In an interview with Fox News on Friday, Prime Minister Benjamin Netanyahu said the Palestinians must “pass the test of peace” (Haaretz, April 22). This time, the test was over “paying terrorists.” Netanyahu argued that the Palestinian Authority and its leader must stop giving money to Palestinians in Israeli prisons and to the families of terrorists. The prime minister’s public support for a position the Israeli defense establishment opposes was meant, inter alia, to further Republican-sponsored federal legislation that would force the United States to halt financial assistance to the PA if it continues these payments.
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Netanyahu’s consistent view is that the Palestinians don’t meet the threshold conditions for negotiations. Each time, he pulls a different – essential – condition out of his pocket, without which it’s impossible to launch any political moves. It’s like one of satirist Ephraim Kishon’s poker games, in which the rules change constantly.
The demand that the Palestinians recognize Israel as a Jewish state has until now served as an obstacle intended to block any attempt at political progress. It’s not inconceivable that Netanyahu, in the light of the proposals of then-U.S. Secretary of State John Kerry — which, according to media reports, led the Palestinians to soften their objections on this issue — sought a new excuse to maintain the freeze in negotiations, especially when there are signs of a new U.S. initiative on the horizon.
In the same spirit, Netanyahu ignores the important cooperation with the PA. Just last week, during an Israeli army operation in Nablus, two Israeli undercover soldiers were detained by the Palestinian police before being returned with all their equipment, including guns, communication gear and their car. Such an act seems self-evident only in the context of security cooperation and trust between Israel and the PA.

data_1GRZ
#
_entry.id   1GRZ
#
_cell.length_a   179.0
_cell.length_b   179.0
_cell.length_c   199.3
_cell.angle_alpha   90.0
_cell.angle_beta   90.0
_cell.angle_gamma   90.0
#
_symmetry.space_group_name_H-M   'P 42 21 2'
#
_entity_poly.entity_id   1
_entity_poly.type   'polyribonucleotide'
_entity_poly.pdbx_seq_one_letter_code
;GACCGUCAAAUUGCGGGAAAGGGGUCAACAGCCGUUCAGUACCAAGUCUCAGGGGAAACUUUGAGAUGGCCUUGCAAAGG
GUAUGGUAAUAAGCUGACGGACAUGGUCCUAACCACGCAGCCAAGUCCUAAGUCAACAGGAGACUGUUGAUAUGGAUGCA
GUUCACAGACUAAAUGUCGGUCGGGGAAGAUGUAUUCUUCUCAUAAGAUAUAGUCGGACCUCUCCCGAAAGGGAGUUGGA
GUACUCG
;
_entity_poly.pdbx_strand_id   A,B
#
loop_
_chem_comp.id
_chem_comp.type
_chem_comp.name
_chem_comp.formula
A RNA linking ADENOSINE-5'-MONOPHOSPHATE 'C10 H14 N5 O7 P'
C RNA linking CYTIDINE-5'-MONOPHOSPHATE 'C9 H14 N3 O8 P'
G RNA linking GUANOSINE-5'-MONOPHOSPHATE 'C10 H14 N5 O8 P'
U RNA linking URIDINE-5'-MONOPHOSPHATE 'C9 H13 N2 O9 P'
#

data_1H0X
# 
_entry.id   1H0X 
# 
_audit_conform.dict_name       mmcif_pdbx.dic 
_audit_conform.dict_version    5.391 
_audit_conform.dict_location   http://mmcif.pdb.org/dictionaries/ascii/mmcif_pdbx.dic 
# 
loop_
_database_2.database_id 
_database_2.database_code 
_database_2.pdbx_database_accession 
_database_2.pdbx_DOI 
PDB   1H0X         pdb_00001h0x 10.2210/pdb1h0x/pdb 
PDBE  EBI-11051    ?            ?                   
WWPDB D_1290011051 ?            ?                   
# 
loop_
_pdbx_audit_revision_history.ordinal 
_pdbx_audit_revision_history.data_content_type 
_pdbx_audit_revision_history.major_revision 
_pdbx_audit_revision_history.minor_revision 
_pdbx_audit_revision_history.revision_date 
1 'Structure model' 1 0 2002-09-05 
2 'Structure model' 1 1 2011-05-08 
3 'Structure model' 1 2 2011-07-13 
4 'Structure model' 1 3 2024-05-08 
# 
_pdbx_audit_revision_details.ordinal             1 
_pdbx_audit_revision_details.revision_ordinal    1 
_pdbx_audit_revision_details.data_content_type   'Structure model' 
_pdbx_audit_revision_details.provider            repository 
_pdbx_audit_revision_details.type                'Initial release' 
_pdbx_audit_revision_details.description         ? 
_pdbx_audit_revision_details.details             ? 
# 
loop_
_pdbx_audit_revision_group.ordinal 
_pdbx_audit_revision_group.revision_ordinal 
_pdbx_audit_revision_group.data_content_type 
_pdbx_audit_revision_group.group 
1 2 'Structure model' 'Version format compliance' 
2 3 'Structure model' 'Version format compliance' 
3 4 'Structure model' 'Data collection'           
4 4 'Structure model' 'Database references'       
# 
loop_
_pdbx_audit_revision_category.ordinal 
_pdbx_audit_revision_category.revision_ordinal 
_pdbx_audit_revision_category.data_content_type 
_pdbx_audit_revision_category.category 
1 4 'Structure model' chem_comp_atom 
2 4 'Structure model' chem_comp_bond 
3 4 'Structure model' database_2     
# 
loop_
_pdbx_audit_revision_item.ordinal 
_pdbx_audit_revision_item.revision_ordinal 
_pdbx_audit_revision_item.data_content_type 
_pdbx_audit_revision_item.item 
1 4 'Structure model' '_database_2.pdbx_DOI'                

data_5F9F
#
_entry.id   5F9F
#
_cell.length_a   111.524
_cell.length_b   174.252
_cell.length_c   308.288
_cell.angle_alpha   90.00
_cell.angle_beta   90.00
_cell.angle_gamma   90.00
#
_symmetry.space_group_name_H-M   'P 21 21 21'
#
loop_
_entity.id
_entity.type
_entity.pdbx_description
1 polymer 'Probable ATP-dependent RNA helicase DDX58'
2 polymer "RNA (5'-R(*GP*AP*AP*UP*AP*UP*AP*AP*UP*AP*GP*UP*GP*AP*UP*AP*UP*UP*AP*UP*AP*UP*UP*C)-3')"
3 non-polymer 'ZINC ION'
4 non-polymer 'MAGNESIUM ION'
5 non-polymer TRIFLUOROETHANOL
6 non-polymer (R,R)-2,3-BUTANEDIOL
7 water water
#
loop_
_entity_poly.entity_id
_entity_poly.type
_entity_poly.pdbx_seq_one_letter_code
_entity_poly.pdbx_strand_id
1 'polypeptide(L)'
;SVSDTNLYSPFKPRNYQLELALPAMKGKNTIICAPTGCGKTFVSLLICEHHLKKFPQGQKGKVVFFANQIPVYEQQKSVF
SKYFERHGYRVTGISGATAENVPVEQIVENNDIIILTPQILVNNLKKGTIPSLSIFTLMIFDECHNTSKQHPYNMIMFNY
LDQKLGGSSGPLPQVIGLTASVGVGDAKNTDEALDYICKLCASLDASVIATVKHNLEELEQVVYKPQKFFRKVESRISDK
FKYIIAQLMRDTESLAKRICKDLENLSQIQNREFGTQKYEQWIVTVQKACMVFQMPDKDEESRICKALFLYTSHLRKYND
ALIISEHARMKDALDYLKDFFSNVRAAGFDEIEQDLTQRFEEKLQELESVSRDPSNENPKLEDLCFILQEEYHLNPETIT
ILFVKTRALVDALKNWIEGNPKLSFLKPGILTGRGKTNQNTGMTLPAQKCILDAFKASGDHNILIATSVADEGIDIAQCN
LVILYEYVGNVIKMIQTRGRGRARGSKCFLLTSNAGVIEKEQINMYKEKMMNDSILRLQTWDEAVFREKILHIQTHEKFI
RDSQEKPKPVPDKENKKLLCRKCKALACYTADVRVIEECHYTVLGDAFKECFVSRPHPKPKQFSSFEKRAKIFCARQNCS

But a rejectionist like Netanyahu will never present the positive aspects of Israeli-Palestinian relations. For if he did, how could he continue to blur the differences between the PA and Hamas, or between the PA and all the other “beasts of prey” with which Israel is surrounded?
Despite the “tests” Netanyahu is continually seeking for the Palestinians, the one who has consistently failed the test of peace is Netanyahu himself. The prime minister has been running the country for eight years, during which he hasn’t done a thing to seriously promote an agreement. On the contrary, Netanyahu has done everything in his power to torpedo any kind of process that might have enabled a real dialogue with our neighbors.
Meanwhile, he has allowed right-wing extremists, especially Habayit Hayehudi party Chairman Naftali Bennett, to dominate the agenda and make the two-state solution irrelevant. Thus on the most important test of peace, the Israeli test, Netanyahu receives a failing grade.
The above article is Haaretz's lead editorial, as published in the Hebrew and English newspapers in Israel.